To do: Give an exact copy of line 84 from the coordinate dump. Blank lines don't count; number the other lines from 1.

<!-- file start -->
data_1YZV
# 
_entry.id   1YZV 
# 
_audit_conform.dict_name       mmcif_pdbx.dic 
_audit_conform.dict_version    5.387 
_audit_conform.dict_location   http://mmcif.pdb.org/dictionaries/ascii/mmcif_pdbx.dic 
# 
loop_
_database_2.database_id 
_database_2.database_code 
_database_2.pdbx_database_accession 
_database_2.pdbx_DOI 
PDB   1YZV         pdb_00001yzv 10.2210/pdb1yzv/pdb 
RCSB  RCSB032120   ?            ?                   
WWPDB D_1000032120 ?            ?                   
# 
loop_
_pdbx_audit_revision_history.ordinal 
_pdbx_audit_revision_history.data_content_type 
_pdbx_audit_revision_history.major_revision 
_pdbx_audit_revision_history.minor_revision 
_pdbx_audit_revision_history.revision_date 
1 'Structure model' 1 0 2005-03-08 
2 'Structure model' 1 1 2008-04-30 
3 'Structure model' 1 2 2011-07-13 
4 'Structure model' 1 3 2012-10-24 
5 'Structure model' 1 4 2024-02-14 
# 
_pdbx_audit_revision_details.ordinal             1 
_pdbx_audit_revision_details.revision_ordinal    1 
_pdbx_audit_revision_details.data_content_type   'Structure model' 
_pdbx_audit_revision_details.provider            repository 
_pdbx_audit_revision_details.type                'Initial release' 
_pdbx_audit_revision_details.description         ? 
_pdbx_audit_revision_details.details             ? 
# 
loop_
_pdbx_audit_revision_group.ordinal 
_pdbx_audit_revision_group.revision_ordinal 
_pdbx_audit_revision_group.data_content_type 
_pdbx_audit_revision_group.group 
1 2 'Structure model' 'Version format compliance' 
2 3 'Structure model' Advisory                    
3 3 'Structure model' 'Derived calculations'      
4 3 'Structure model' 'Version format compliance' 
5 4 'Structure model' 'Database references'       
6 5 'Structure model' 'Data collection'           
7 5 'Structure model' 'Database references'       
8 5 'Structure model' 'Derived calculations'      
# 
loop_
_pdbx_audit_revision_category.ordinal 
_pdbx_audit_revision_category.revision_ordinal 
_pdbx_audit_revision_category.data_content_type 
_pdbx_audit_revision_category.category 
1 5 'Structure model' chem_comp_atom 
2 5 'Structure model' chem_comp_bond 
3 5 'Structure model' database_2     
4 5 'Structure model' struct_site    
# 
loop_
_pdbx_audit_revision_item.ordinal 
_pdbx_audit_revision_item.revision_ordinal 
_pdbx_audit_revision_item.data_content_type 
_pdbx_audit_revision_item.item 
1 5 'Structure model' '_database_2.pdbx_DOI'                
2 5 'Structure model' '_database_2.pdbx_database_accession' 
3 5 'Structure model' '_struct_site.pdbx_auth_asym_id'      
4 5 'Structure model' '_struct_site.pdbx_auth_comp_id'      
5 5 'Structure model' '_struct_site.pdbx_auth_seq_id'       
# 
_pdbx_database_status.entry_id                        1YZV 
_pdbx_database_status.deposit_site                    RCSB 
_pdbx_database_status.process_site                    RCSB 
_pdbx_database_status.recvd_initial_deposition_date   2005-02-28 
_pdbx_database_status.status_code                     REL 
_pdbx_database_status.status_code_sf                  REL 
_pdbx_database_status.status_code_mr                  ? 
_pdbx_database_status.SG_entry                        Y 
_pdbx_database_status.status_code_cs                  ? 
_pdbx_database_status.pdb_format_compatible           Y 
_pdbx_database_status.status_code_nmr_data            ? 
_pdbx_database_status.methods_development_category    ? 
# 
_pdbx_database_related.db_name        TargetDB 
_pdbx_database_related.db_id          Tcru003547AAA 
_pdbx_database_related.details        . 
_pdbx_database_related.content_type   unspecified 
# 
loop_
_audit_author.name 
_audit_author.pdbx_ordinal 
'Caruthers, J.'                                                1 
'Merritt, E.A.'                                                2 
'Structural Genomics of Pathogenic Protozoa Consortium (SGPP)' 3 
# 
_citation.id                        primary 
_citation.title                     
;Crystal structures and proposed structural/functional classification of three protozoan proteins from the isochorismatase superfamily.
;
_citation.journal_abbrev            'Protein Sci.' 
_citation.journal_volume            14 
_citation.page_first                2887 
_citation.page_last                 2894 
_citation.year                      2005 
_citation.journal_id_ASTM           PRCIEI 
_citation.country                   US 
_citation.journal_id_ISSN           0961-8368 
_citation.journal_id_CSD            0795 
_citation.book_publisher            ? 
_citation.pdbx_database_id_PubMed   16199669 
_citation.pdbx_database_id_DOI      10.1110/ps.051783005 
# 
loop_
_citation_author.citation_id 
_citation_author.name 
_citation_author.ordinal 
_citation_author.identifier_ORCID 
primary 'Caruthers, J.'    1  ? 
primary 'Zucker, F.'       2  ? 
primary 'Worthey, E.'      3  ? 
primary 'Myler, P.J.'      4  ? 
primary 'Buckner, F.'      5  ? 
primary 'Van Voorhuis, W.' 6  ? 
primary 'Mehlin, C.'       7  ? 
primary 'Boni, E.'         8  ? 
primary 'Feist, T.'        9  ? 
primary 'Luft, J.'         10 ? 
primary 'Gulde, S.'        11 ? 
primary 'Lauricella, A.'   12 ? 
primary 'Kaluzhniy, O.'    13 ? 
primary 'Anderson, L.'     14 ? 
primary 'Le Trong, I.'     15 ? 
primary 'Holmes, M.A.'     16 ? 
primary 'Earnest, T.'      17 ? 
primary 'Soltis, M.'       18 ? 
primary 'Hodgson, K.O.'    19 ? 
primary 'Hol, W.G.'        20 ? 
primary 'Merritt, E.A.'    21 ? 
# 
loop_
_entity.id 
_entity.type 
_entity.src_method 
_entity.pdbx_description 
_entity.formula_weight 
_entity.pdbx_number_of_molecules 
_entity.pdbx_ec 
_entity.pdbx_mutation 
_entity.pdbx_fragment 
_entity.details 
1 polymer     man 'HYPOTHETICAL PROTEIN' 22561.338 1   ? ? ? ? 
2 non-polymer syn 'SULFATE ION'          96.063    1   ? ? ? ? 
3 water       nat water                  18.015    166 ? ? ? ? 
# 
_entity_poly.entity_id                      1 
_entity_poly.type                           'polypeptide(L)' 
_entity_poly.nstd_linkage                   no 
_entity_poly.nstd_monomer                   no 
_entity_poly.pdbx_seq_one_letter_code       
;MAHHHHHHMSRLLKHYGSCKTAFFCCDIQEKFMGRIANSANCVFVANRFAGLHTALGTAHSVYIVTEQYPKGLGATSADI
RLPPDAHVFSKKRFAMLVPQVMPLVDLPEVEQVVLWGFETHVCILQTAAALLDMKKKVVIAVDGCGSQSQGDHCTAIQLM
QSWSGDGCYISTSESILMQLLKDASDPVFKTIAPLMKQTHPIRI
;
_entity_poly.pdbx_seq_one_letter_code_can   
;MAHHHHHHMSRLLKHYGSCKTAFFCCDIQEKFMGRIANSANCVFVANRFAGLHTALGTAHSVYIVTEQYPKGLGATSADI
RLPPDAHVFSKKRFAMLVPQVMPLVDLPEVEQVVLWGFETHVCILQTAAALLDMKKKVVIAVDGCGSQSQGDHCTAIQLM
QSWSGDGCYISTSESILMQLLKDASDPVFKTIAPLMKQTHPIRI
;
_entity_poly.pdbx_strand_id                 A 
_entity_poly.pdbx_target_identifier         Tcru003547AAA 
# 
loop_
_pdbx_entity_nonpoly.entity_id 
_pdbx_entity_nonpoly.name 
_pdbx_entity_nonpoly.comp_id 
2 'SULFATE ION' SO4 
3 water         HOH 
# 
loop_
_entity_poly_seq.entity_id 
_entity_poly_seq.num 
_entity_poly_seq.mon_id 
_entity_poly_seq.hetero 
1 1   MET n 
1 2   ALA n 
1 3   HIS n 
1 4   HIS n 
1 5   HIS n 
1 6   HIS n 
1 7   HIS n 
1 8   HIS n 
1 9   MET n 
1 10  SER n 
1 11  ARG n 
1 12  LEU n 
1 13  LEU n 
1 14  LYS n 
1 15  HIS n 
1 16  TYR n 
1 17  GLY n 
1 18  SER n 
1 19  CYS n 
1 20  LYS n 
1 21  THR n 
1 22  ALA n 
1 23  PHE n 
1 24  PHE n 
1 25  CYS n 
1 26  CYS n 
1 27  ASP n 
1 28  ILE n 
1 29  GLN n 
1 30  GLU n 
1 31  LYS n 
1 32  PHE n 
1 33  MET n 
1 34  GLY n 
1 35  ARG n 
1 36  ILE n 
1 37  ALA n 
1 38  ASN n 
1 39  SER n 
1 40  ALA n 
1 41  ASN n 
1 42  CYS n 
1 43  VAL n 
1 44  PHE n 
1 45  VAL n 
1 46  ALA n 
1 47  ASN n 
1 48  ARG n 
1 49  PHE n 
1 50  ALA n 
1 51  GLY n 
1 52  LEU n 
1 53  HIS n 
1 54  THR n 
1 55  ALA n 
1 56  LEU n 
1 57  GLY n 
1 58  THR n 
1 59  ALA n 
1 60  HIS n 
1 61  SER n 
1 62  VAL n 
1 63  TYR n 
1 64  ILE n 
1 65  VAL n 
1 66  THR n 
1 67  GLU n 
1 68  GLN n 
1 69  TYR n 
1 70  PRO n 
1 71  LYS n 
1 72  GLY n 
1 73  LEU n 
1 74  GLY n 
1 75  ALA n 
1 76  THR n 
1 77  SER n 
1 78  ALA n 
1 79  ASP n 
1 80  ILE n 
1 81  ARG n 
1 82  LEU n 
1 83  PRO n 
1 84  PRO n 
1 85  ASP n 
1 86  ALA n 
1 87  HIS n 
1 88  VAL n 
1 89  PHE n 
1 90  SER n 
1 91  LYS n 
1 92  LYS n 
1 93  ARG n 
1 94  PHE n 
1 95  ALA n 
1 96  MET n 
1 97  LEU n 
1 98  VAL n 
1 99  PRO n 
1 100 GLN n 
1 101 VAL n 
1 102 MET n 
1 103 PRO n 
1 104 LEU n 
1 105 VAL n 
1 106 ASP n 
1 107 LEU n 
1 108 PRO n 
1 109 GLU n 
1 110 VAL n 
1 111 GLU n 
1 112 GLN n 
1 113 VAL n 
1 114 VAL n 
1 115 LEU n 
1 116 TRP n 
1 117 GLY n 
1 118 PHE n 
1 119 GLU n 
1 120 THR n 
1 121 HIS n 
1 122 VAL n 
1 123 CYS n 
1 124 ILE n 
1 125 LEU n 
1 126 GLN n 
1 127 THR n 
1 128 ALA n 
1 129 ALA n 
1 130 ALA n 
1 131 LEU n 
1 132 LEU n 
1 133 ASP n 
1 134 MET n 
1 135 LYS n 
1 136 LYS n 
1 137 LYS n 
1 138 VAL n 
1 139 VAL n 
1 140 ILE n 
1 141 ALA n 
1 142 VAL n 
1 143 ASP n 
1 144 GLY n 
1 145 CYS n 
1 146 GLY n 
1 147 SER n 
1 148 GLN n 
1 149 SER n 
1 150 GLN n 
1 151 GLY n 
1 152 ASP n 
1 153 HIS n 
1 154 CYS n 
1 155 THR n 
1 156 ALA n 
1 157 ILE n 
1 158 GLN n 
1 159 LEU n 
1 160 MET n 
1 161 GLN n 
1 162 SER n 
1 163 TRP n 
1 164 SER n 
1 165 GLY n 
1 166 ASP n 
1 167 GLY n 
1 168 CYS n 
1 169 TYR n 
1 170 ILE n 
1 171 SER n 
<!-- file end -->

_pdbx_database_status.methods_development_category    ? 